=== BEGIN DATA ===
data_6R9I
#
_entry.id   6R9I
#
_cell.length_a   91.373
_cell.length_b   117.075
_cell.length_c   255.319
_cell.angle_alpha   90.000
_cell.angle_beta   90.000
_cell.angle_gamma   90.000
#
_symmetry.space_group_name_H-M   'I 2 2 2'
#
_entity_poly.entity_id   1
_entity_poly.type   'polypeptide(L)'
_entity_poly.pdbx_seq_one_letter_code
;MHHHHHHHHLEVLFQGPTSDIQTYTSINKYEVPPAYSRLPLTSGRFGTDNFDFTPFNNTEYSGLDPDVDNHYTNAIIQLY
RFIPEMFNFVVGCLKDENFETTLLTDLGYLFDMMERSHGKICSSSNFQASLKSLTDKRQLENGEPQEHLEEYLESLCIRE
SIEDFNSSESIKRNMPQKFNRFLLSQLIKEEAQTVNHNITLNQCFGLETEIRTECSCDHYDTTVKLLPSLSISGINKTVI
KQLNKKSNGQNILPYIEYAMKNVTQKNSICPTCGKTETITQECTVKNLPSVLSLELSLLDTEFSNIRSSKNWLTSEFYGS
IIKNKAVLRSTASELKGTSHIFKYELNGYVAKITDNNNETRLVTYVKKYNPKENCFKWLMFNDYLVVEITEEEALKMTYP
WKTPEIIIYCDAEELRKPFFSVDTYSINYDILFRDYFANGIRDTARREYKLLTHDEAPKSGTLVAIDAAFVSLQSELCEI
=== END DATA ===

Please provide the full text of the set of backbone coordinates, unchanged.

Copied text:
data_6R9I
#
_entry.id   6R9I
#
_cell.length_a   91.373
_cell.length_b   117.075
_cell.length_c   255.319
_cell.angle_alpha   90.000
_cell.angle_beta   90.000
_cell.angle_gamma   90.000
#
_symmetry.space_group_name_H-M   'I 2 2 2'
#
_entity_poly.entity_id   1
_entity_poly.type   'polypeptide(L)'
_entity_poly.pdbx_seq_one_letter_code
;MHHHHHHHHLEVLFQGPTSDIQTYTSINKYEVPPAYSRLPLTSGRFGTDNFDFTPFNNTEYSGLDPDVDNHYTNAIIQLY
RFIPEMFNFVVGCLKDENFETTLLTDLGYLFDMMERSHGKICSSSNFQASLKSLTDKRQLENGEPQEHLEEYLESLCIRE
SIEDFNSSESIKRNMPQKFNRFLLSQLIKEEAQTVNHNITLNQCFGLETEIRTECSCDHYDTTVKLLPSLSISGINKTVI
KQLNKKSNGQNILPYIEYAMKNVTQKNSICPTCGKTETITQECTVKNLPSVLSLELSLLDTEFSNIRSSKNWLTSEFYGS
IIKNKAVLRSTASELKGTSHIFKYELNGYVAKITDNNNETRLVTYVKKYNPKENCFKWLMFNDYLVVEITEEEALKMTYP
WKTPEIIIYCDAEELRKPFFSVDTYSINYDILFRDYFANGIRDTARREYKLLTHDEAPKSGTLVAIDAAFVSLQSELCEI